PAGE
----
What does working in a legislative office entail?
Working in a legislative office, you could serve as a staff member for an elected legislator or a subject matter expert on a committee. Most positions are vetted by the elected member and their existing staff. Work opportunities vary in scope and depth, as some roles require the development of competency across multiple issues areas, while others require acute expertise in specific issues. Depending on your role, your responsibilities could include gathering support for your member’s bills and legislative agenda by persuading other members of the legislature for their votes, or by building coalitions of stakeholders to influence legislative members. Valuable assets for a legislative job include knowledge of the political system, a robust network within the legislative institution, and adaptability to changing priorities.
Examples of legislative offices
- United States Congress
- State legislature
- Board of Education
Sample roles in a legislative office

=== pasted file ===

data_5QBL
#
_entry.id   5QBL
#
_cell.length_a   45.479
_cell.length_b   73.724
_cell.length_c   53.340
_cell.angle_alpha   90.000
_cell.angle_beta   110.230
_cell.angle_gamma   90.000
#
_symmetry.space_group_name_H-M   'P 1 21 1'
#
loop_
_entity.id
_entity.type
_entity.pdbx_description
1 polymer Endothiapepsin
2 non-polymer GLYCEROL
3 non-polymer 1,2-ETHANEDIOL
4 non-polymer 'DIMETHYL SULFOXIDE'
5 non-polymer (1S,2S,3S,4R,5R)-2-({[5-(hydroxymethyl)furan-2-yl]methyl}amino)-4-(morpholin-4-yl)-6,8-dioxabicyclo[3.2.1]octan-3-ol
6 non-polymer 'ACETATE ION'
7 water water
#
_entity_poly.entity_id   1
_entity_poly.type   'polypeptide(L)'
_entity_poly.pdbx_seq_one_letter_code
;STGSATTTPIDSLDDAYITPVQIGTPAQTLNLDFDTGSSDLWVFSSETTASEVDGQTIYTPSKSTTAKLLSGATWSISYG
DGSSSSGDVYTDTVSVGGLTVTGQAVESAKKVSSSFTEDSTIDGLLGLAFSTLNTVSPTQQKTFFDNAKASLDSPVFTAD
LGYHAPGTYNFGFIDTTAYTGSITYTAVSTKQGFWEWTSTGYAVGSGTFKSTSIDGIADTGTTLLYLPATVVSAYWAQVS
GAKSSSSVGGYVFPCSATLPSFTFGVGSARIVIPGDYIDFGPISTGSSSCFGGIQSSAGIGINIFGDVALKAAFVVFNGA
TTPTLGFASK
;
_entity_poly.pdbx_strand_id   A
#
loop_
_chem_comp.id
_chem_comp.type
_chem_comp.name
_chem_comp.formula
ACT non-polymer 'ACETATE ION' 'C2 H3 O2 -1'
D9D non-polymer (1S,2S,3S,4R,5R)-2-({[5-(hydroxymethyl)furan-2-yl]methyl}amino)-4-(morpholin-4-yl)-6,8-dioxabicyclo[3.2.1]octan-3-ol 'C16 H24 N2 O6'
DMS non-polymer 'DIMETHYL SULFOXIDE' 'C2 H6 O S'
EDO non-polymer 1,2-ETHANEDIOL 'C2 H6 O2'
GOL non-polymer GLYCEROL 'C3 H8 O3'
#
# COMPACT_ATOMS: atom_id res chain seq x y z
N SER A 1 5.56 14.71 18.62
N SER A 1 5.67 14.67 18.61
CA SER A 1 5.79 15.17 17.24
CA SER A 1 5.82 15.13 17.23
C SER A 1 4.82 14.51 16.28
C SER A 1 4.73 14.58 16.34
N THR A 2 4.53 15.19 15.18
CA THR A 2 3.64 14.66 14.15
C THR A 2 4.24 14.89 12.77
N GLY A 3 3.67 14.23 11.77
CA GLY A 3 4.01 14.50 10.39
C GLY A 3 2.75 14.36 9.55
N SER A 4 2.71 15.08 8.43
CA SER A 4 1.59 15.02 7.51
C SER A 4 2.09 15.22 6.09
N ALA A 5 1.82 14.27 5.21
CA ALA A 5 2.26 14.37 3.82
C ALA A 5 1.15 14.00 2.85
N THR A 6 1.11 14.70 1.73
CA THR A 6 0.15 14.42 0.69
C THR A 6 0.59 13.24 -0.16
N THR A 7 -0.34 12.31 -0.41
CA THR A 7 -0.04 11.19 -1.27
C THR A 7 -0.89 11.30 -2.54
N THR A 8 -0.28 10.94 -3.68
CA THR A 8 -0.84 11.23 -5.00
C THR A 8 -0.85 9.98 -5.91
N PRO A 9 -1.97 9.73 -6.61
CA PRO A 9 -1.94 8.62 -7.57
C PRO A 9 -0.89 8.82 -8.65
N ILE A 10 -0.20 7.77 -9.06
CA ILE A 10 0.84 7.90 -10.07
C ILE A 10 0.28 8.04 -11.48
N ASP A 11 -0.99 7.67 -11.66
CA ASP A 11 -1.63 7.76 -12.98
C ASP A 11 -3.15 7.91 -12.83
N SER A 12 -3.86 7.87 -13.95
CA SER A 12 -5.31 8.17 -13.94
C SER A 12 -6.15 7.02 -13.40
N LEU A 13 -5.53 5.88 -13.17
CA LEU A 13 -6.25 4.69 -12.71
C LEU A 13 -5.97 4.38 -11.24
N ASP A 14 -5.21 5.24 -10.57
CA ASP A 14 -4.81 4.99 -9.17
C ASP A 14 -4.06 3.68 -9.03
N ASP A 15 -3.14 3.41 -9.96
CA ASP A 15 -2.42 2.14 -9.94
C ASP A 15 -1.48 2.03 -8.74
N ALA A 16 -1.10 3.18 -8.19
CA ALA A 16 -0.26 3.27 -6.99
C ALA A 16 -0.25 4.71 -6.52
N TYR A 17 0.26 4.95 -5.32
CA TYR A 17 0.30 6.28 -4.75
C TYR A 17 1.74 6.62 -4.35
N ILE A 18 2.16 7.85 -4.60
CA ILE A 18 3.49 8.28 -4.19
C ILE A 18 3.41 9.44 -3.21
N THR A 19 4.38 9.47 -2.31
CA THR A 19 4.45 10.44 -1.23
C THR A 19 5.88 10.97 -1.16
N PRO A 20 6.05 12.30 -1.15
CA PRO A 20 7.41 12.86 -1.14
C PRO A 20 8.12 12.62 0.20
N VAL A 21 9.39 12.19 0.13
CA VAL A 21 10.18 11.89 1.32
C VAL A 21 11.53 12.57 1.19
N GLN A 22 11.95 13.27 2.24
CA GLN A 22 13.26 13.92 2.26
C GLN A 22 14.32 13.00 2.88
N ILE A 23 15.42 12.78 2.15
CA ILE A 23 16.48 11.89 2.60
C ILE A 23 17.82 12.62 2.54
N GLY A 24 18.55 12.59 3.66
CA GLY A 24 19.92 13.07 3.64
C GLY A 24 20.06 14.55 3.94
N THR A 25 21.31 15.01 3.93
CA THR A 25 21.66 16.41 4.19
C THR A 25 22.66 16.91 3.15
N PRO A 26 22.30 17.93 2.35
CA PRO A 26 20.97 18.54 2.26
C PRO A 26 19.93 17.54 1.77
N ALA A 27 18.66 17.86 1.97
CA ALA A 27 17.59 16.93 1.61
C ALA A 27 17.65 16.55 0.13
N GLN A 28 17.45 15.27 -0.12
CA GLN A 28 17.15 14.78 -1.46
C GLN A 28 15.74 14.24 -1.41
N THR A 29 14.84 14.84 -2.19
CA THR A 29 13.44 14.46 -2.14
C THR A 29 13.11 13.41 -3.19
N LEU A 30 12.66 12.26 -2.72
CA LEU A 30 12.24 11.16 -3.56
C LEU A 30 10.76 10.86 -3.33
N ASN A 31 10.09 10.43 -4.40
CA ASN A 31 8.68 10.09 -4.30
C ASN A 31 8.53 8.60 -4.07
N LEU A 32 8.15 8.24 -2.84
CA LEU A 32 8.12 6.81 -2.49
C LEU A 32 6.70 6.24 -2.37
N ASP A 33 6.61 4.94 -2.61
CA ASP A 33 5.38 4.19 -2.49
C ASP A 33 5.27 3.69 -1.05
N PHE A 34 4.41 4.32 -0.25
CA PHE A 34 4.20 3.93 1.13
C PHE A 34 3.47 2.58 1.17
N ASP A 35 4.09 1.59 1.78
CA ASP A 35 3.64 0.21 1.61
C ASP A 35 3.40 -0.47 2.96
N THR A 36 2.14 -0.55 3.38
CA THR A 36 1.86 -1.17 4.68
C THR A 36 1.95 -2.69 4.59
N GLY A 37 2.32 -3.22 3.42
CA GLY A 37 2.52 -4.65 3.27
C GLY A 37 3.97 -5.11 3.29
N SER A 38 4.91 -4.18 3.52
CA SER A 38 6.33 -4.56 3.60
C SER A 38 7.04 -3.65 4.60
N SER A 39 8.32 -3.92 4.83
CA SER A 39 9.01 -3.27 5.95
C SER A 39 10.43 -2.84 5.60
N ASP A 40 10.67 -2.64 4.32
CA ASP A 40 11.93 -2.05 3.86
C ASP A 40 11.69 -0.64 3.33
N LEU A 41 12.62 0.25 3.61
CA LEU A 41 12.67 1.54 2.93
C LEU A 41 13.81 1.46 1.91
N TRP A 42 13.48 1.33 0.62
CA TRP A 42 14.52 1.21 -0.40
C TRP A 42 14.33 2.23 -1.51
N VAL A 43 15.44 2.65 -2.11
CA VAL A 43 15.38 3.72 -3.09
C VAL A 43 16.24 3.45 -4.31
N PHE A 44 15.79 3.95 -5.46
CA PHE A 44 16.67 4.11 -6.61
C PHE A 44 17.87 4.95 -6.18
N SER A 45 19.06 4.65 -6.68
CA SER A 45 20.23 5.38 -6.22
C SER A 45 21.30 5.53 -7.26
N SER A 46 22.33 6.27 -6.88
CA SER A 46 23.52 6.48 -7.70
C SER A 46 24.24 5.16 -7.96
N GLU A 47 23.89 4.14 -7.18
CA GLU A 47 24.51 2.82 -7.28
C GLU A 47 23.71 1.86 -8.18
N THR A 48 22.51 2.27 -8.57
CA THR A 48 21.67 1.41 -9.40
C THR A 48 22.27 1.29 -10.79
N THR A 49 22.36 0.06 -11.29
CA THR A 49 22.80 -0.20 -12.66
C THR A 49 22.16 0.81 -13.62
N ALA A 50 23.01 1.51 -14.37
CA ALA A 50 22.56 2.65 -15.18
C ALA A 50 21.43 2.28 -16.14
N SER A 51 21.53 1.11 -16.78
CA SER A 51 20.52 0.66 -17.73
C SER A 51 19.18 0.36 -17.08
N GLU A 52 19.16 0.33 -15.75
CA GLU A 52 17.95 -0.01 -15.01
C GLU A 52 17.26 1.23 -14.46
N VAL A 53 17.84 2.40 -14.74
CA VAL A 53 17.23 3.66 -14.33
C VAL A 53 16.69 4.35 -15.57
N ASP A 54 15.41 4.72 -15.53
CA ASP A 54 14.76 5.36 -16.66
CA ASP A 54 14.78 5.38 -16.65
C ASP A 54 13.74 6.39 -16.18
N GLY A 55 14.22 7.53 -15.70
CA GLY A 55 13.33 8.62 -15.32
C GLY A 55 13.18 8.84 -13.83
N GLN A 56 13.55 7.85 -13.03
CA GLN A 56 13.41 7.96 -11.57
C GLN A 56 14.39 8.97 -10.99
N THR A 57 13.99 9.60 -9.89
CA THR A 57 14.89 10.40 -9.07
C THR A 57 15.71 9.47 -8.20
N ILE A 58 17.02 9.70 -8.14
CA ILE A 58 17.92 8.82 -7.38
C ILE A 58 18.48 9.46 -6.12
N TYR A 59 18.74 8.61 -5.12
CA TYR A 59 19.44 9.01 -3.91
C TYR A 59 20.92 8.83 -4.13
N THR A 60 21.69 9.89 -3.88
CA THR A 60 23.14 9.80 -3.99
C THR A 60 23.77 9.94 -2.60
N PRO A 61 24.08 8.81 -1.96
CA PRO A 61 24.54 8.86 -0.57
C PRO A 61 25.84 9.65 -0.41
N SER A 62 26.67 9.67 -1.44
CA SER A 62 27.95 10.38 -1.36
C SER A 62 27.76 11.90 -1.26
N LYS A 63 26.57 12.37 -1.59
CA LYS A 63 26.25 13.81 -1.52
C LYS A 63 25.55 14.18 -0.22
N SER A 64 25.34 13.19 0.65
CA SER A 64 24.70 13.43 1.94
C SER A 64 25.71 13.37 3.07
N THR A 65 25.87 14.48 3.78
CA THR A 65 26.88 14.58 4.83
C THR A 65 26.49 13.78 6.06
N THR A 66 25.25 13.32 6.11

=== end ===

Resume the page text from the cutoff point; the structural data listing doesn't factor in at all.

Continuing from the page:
- Collects and compiles information to inform government officials.
- Analyzes the impact of policy decisions and makes recommendations.
Legislative Assistant/Policy Advisor
- Represents the perspective of an elected official to constituents and other policymakers.
- Advises and negotiates the substance of legislation and policy.
- Generates talking points and other communications documents and strategies to advocate for a policy or piece of legislation endorsed by the elected official.
Communications Director/Press Secretary
- Crafts the message of a non-profit or government organization.
- Responds to media requests and issue press releases on your organization’s work.